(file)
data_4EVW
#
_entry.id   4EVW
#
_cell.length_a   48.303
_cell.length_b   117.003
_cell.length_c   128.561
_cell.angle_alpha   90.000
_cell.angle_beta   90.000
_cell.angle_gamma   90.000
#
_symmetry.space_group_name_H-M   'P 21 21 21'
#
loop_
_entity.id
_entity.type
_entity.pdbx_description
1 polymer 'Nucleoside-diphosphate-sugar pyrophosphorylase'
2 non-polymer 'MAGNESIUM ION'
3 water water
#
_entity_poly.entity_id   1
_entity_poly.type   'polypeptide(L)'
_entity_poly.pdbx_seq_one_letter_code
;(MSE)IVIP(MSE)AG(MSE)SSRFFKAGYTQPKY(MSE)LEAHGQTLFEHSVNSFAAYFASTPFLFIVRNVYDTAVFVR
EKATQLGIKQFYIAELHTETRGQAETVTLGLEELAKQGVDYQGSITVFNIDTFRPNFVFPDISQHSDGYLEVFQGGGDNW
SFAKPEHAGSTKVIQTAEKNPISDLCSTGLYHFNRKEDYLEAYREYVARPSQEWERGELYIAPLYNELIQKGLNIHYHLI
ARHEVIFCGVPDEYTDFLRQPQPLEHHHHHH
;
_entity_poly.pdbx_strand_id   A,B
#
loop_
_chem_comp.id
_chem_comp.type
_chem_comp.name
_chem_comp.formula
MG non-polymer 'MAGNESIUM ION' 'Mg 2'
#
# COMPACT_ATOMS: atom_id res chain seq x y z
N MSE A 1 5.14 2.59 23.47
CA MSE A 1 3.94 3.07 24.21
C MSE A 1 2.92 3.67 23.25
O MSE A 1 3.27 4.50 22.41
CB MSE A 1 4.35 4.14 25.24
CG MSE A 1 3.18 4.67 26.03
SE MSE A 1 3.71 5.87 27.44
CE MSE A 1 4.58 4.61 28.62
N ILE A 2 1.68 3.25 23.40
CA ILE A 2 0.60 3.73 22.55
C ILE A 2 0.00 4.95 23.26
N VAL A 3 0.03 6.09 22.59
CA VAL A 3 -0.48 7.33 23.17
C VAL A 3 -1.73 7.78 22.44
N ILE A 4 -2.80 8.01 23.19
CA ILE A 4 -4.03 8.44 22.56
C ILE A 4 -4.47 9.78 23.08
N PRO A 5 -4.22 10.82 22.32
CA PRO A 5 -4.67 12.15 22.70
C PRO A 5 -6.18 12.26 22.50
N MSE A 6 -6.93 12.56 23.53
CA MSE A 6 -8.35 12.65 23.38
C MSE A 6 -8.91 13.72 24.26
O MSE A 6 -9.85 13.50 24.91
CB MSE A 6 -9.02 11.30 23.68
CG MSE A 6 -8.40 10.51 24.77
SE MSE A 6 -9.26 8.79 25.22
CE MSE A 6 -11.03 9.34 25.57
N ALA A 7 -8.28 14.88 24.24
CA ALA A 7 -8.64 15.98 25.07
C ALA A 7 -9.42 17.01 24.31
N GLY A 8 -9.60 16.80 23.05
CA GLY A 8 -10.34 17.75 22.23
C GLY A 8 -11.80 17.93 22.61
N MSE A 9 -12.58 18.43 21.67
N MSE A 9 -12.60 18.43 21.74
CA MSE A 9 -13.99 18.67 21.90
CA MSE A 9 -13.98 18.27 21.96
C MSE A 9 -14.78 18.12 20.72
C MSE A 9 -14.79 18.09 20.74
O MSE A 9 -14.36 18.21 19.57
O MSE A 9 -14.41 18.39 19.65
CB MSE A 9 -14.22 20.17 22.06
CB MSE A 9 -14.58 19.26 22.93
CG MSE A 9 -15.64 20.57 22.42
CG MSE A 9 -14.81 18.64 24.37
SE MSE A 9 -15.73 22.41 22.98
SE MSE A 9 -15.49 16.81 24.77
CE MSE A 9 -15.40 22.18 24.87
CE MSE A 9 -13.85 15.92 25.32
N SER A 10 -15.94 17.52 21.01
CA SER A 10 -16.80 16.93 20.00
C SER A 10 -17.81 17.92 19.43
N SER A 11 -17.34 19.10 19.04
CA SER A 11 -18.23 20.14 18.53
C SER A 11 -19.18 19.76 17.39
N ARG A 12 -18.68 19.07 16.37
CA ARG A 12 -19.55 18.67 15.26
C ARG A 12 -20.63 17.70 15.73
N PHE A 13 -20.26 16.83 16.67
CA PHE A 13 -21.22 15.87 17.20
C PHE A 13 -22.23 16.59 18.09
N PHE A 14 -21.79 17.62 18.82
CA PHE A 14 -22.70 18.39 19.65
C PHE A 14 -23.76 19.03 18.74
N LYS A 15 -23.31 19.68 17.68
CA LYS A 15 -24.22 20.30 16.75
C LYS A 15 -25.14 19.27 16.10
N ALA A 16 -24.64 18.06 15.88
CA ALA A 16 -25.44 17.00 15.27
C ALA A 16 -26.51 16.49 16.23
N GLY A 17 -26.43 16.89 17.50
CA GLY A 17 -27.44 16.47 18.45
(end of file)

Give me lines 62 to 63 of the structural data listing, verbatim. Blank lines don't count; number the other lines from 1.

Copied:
C MSE A 6 -8.91 13.72 24.26
O MSE A 6 -9.85 13.50 24.91